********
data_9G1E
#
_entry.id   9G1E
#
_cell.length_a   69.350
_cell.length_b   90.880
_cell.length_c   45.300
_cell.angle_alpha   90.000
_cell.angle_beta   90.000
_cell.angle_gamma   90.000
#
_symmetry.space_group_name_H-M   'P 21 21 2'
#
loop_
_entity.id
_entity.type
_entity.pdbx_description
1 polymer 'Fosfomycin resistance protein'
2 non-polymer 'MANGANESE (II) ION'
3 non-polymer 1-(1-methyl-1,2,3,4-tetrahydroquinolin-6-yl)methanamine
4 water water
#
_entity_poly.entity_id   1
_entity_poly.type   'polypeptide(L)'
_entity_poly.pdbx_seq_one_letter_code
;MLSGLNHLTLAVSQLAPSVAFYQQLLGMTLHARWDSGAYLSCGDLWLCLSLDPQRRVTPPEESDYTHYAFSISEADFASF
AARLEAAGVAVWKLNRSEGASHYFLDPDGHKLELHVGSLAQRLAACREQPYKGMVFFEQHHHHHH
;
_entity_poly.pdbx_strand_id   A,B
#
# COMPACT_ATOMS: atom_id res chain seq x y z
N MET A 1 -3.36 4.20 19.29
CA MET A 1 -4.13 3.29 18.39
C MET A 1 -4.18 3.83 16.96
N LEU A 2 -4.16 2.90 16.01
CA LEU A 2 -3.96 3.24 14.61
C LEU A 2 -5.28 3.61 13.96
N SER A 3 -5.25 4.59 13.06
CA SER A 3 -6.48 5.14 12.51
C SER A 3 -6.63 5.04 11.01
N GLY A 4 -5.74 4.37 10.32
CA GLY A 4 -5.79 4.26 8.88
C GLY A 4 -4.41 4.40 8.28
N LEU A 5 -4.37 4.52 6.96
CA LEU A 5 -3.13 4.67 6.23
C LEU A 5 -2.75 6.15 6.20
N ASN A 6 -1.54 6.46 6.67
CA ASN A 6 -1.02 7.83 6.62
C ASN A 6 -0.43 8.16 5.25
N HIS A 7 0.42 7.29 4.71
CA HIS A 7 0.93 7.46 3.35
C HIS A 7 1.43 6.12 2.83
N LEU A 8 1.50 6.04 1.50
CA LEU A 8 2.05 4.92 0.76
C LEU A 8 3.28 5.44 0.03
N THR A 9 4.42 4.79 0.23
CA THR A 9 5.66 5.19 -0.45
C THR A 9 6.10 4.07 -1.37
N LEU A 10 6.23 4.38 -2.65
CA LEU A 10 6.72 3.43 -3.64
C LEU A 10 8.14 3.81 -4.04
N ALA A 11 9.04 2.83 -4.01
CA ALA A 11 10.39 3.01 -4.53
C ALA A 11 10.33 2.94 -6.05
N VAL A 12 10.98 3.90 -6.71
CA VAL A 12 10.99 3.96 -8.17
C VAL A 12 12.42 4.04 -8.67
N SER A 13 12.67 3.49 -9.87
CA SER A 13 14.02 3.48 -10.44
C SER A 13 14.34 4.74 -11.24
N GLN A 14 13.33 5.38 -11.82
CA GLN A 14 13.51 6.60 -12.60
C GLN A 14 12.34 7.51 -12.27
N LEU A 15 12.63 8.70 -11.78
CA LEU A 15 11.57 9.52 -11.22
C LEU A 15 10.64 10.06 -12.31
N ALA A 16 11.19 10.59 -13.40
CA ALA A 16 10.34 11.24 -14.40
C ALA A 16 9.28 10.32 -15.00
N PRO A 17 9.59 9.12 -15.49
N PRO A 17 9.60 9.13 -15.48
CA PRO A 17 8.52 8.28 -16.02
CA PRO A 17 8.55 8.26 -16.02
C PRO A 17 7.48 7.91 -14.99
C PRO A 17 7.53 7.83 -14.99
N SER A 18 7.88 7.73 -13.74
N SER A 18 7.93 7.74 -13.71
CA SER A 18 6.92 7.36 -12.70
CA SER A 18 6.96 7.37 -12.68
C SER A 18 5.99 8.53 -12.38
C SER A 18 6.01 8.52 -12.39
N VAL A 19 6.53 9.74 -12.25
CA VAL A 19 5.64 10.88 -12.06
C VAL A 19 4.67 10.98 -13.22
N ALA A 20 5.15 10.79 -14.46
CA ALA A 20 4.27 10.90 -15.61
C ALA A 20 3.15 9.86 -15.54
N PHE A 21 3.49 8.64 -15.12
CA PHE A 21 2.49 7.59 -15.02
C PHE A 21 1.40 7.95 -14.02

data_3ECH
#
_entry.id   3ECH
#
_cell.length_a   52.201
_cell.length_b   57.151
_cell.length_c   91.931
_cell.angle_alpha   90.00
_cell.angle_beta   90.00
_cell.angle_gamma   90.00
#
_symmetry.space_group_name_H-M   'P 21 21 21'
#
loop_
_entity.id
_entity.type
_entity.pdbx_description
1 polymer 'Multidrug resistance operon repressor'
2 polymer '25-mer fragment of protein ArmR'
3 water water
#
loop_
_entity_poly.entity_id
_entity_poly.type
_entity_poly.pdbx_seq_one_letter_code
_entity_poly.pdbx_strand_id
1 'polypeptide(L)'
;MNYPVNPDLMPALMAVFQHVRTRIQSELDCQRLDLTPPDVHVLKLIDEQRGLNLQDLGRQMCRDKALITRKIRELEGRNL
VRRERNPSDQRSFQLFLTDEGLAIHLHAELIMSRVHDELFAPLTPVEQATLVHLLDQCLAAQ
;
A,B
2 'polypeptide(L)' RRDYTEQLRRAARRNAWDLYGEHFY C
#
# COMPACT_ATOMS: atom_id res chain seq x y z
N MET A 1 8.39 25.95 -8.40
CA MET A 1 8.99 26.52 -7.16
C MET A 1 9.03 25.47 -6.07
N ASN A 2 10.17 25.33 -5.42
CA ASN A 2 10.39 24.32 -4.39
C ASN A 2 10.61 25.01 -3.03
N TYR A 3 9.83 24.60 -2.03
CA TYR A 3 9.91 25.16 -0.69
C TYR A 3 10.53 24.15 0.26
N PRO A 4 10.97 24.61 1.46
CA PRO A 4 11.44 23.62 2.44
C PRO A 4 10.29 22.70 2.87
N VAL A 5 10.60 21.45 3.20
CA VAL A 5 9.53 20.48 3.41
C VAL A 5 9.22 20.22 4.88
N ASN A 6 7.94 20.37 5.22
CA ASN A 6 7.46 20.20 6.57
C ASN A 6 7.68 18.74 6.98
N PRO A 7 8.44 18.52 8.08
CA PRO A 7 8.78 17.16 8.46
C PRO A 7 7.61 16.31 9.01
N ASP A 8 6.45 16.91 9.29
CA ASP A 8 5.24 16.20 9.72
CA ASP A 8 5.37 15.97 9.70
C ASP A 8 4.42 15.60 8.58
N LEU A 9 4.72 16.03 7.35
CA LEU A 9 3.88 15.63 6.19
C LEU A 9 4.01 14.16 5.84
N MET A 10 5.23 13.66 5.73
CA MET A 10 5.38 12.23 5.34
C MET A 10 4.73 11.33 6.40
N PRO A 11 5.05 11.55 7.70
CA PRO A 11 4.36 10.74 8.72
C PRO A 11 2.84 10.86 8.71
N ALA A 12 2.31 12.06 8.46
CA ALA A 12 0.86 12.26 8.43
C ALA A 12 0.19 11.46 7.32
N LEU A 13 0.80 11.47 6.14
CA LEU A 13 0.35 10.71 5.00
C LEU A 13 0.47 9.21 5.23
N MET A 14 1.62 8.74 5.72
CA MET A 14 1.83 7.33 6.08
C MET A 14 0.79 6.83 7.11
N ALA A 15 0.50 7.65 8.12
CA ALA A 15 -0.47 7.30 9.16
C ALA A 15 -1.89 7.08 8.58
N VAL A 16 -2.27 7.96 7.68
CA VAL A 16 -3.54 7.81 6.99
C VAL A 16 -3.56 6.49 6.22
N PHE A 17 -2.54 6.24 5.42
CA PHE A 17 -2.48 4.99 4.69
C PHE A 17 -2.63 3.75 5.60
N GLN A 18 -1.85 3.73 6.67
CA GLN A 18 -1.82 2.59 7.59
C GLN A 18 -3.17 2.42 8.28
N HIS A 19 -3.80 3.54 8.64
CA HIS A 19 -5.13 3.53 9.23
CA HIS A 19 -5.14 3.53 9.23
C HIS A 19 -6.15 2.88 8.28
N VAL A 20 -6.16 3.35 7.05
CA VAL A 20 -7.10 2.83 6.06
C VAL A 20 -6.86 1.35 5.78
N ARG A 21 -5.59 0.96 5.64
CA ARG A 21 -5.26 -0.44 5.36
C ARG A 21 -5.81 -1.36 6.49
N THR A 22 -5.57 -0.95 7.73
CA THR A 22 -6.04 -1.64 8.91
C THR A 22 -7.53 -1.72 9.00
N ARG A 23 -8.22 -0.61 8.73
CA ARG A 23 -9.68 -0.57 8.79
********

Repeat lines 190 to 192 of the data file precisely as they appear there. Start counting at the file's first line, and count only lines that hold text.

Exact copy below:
N HIS A 19 -3.80 3.54 8.64
CA HIS A 19 -5.13 3.53 9.23
CA HIS A 19 -5.14 3.53 9.23